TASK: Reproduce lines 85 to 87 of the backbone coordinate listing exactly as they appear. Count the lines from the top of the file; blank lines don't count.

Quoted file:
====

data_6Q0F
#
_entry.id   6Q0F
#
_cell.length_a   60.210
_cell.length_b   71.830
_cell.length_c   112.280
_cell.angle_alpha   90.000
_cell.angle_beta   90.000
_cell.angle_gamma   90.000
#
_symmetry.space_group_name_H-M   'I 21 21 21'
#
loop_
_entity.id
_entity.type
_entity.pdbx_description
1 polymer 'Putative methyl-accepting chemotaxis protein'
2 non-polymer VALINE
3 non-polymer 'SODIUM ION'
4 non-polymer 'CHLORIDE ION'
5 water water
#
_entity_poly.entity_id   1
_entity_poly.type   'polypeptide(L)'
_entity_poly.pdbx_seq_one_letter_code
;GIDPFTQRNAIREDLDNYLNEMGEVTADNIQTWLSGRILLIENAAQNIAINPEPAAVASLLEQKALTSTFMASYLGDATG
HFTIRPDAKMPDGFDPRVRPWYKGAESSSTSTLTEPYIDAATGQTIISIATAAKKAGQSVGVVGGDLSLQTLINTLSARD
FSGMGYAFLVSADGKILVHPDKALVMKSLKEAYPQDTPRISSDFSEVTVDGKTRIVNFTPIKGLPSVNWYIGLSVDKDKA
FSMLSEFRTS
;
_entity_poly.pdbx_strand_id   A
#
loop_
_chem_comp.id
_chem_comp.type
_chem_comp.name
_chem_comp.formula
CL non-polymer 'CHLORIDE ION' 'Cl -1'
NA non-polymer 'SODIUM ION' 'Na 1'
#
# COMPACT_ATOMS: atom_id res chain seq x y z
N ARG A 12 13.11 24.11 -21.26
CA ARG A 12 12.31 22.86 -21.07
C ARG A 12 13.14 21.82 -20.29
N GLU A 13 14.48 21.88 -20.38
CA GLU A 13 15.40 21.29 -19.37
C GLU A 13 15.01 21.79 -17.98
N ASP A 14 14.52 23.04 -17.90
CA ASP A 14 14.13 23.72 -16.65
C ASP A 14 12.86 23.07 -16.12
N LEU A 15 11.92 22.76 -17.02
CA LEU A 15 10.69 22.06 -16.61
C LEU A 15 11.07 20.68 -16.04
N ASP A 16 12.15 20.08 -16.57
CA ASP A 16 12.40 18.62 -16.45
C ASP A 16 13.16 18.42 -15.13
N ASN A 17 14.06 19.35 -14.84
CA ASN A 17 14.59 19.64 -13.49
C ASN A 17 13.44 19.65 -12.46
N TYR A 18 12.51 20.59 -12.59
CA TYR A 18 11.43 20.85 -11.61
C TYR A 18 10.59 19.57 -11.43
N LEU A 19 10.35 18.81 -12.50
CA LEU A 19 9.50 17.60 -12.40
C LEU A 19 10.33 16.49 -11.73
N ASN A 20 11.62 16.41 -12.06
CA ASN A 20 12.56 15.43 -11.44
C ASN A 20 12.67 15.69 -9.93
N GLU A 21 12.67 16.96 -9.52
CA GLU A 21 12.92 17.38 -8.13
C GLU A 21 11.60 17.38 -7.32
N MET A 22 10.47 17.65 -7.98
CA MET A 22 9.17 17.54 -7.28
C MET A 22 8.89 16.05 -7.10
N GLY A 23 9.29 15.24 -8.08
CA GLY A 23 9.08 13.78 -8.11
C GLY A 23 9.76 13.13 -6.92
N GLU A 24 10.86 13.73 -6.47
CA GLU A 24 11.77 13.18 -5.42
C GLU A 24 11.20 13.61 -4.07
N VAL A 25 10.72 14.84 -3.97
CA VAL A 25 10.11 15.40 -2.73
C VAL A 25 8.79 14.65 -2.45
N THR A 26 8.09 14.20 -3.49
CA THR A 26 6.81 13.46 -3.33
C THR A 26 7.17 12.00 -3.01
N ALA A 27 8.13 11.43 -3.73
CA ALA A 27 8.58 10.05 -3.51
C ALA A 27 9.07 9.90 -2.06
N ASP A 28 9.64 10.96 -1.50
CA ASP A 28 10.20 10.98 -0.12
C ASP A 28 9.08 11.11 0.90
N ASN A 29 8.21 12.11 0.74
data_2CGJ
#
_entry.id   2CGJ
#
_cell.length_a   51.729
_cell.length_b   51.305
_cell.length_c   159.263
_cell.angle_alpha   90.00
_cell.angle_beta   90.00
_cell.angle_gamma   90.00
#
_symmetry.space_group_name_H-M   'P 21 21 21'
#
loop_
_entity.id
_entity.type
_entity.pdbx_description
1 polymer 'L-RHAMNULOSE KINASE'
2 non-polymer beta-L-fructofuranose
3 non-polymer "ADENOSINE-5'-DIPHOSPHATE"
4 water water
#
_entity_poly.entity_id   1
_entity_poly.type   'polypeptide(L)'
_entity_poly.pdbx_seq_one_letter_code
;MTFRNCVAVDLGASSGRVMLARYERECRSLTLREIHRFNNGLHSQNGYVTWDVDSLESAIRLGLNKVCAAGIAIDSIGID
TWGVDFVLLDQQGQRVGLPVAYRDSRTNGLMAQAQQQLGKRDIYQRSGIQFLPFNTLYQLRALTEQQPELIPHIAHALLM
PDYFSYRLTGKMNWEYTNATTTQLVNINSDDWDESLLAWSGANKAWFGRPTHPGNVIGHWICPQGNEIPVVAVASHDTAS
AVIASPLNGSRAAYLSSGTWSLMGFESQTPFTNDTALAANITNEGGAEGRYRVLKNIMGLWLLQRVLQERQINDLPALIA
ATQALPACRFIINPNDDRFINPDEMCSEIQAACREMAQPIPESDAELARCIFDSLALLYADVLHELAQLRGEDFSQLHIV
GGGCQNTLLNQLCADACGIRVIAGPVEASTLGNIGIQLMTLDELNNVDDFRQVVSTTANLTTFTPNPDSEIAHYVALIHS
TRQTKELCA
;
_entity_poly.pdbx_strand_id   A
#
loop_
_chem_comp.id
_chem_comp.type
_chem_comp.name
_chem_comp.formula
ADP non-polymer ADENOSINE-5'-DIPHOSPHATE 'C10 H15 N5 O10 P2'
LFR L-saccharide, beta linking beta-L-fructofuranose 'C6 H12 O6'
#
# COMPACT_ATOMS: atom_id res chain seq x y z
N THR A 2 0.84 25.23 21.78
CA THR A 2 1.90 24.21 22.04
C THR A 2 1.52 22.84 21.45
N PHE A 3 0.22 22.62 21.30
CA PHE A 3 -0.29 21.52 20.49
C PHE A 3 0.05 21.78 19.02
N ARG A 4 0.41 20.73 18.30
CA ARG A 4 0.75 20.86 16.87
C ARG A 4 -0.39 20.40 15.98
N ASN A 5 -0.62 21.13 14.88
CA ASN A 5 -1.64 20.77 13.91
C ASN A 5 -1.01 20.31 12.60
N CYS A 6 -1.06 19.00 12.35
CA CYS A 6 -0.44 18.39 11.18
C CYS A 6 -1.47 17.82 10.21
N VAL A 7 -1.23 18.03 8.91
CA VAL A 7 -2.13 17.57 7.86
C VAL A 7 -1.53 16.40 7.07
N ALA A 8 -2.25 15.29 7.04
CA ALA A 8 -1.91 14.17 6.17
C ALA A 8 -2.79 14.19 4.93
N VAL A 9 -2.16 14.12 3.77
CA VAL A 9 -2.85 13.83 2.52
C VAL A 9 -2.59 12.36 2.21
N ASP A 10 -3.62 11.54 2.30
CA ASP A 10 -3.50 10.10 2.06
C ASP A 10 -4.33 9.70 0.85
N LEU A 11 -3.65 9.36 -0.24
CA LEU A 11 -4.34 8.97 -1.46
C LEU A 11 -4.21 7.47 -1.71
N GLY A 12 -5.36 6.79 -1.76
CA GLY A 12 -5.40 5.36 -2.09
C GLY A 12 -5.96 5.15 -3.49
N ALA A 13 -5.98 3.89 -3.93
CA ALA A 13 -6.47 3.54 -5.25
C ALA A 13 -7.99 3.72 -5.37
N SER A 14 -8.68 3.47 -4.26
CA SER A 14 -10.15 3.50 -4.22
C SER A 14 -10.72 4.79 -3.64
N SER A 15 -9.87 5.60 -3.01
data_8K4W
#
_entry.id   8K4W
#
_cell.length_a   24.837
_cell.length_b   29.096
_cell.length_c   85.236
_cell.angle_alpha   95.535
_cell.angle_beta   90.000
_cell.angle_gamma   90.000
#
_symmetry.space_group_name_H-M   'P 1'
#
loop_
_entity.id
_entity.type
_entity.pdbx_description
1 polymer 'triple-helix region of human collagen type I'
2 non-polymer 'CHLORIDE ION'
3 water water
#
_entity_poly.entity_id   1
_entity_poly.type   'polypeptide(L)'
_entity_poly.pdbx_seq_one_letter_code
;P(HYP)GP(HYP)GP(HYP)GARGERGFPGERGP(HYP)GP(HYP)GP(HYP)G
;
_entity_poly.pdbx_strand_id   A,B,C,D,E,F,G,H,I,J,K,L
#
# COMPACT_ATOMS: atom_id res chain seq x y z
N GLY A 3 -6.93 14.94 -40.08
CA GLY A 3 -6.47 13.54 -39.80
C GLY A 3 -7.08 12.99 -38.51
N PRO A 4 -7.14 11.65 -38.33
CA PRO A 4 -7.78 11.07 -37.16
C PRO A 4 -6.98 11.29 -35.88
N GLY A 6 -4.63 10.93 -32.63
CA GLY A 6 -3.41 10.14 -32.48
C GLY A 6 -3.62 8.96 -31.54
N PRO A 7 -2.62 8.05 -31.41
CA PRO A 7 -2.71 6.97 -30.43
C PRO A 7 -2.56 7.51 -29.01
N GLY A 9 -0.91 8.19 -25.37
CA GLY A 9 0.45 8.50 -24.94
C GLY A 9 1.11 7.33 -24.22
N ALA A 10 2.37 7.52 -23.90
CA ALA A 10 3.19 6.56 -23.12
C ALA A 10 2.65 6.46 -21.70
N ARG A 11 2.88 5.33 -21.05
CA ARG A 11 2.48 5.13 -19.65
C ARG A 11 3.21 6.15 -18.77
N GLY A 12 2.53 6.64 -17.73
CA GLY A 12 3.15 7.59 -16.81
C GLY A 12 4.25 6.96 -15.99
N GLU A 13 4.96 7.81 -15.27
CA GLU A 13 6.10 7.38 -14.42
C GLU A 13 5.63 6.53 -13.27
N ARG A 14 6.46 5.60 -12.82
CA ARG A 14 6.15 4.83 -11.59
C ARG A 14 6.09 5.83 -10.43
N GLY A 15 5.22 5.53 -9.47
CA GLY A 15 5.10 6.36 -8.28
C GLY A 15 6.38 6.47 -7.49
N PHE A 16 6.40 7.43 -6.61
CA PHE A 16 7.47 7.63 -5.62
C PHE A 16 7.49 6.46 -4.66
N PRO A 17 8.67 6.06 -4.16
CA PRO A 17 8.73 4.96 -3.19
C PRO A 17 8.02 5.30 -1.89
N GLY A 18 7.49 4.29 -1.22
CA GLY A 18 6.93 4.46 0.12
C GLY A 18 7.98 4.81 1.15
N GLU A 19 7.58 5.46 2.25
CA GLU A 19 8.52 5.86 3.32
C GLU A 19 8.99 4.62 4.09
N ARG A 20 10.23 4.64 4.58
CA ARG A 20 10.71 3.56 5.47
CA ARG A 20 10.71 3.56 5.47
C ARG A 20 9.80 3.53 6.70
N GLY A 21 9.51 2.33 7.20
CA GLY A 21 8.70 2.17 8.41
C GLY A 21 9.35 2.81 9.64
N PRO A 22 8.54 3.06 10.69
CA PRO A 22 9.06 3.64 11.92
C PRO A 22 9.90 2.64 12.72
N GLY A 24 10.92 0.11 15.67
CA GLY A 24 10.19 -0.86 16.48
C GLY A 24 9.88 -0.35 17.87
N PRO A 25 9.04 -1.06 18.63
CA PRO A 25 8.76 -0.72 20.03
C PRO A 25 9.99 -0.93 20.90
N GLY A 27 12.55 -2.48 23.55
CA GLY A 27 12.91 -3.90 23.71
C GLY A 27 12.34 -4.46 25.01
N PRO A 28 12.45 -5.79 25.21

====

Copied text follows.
N THR A 26 8.09 14.20 -3.49
CA THR A 26 6.81 13.46 -3.33
C THR A 26 7.17 12.00 -3.01